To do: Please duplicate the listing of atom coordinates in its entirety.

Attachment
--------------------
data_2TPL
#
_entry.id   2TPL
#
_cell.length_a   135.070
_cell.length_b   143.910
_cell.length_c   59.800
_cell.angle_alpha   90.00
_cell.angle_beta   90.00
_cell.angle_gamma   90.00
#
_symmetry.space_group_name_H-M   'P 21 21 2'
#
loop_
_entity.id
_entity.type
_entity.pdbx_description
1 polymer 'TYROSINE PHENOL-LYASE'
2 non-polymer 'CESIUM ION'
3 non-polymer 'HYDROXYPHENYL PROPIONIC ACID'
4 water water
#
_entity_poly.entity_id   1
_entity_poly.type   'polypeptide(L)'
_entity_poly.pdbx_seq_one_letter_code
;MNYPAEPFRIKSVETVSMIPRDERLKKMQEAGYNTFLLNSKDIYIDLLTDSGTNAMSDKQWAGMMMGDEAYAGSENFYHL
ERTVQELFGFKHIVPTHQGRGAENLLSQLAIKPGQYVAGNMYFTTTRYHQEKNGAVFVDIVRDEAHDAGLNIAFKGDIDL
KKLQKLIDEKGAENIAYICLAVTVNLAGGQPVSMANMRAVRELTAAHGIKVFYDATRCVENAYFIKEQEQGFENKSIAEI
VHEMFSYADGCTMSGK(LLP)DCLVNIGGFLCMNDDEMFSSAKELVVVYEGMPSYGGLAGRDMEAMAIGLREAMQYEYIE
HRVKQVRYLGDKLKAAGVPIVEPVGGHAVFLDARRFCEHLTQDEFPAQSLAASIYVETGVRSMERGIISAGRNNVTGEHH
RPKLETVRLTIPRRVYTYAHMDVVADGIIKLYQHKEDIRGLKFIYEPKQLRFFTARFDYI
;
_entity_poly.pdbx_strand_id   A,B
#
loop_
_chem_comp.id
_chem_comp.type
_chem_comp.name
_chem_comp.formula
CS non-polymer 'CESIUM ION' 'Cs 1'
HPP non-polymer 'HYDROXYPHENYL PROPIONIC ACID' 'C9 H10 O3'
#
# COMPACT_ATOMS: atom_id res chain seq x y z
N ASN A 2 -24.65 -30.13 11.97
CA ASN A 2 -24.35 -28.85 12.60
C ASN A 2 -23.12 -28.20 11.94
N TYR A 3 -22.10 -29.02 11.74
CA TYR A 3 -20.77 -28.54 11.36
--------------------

data_2TPL
#
_entry.id   2TPL
#
_cell.length_a   135.070
_cell.length_b   143.910
_cell.length_c   59.800
_cell.angle_alpha   90.00
_cell.angle_beta   90.00
_cell.angle_gamma   90.00
#
_symmetry.space_group_name_H-M   'P 21 21 2'
#
loop_
_entity.id
_entity.type
_entity.pdbx_description
1 polymer 'TYROSINE PHENOL-LYASE'
2 non-polymer 'CESIUM ION'
3 non-polymer 'HYDROXYPHENYL PROPIONIC ACID'
4 water water
#
_entity_poly.entity_id   1
_entity_poly.type   'polypeptide(L)'
_entity_poly.pdbx_seq_one_letter_code
;MNYPAEPFRIKSVETVSMIPRDERLKKMQEAGYNTFLLNSKDIYIDLLTDSGTNAMSDKQWAGMMMGDEAYAGSENFYHL
ERTVQELFGFKHIVPTHQGRGAENLLSQLAIKPGQYVAGNMYFTTTRYHQEKNGAVFVDIVRDEAHDAGLNIAFKGDIDL
KKLQKLIDEKGAENIAYICLAVTVNLAGGQPVSMANMRAVRELTAAHGIKVFYDATRCVENAYFIKEQEQGFENKSIAEI
VHEMFSYADGCTMSGK(LLP)DCLVNIGGFLCMNDDEMFSSAKELVVVYEGMPSYGGLAGRDMEAMAIGLREAMQYEYIE
HRVKQVRYLGDKLKAAGVPIVEPVGGHAVFLDARRFCEHLTQDEFPAQSLAASIYVETGVRSMERGIISAGRNNVTGEHH
RPKLETVRLTIPRRVYTYAHMDVVADGIIKLYQHKEDIRGLKFIYEPKQLRFFTARFDYI
;
_entity_poly.pdbx_strand_id   A,B
#
loop_
_chem_comp.id
_chem_comp.type
_chem_comp.name
_chem_comp.formula
CS non-polymer 'CESIUM ION' 'Cs 1'
HPP non-polymer 'HYDROXYPHENYL PROPIONIC ACID' 'C9 H10 O3'
#
# COMPACT_ATOMS: atom_id res chain seq x y z
N ASN A 2 -24.65 -30.13 11.97
CA ASN A 2 -24.35 -28.85 12.60
C ASN A 2 -23.12 -28.20 11.94
N TYR A 3 -22.10 -29.02 11.74
CA TYR A 3 -20.77 -28.54 11.36